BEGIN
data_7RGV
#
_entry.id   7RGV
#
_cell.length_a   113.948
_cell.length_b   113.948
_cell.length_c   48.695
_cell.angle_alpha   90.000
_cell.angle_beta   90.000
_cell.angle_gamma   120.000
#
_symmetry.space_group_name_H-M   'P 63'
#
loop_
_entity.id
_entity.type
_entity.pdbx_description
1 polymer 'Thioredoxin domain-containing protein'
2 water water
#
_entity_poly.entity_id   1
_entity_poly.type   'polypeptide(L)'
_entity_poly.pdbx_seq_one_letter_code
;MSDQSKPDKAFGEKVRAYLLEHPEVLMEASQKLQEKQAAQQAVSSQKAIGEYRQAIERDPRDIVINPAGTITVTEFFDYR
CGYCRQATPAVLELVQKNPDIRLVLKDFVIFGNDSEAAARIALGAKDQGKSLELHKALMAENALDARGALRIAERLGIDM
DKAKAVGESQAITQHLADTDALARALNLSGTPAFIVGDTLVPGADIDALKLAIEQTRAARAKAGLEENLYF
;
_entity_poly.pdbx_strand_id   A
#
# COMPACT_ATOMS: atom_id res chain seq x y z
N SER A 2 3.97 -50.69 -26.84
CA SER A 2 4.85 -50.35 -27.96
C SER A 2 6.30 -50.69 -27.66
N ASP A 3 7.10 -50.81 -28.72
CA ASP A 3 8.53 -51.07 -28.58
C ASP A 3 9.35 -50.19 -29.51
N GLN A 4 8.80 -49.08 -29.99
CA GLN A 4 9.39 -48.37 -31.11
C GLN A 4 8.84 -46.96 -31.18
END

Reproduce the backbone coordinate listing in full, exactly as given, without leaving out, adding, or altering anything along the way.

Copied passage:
data_7RGV
#
_entry.id   7RGV
#
_cell.length_a   113.948
_cell.length_b   113.948
_cell.length_c   48.695
_cell.angle_alpha   90.000
_cell.angle_beta   90.000
_cell.angle_gamma   120.000
#
_symmetry.space_group_name_H-M   'P 63'
#
loop_
_entity.id
_entity.type
_entity.pdbx_description
1 polymer 'Thioredoxin domain-containing protein'
2 water water
#
_entity_poly.entity_id   1
_entity_poly.type   'polypeptide(L)'
_entity_poly.pdbx_seq_one_letter_code
;MSDQSKPDKAFGEKVRAYLLEHPEVLMEASQKLQEKQAAQQAVSSQKAIGEYRQAIERDPRDIVINPAGTITVTEFFDYR
CGYCRQATPAVLELVQKNPDIRLVLKDFVIFGNDSEAAARIALGAKDQGKSLELHKALMAENALDARGALRIAERLGIDM
DKAKAVGESQAITQHLADTDALARALNLSGTPAFIVGDTLVPGADIDALKLAIEQTRAARAKAGLEENLYF
;
_entity_poly.pdbx_strand_id   A
#
# COMPACT_ATOMS: atom_id res chain seq x y z
N SER A 2 3.97 -50.69 -26.84
CA SER A 2 4.85 -50.35 -27.96
C SER A 2 6.30 -50.69 -27.66
N ASP A 3 7.10 -50.81 -28.72
CA ASP A 3 8.53 -51.07 -28.58
C ASP A 3 9.35 -50.19 -29.51
N GLN A 4 8.80 -49.08 -29.99
CA GLN A 4 9.39 -48.37 -31.11
C GLN A 4 8.84 -46.96 -31.18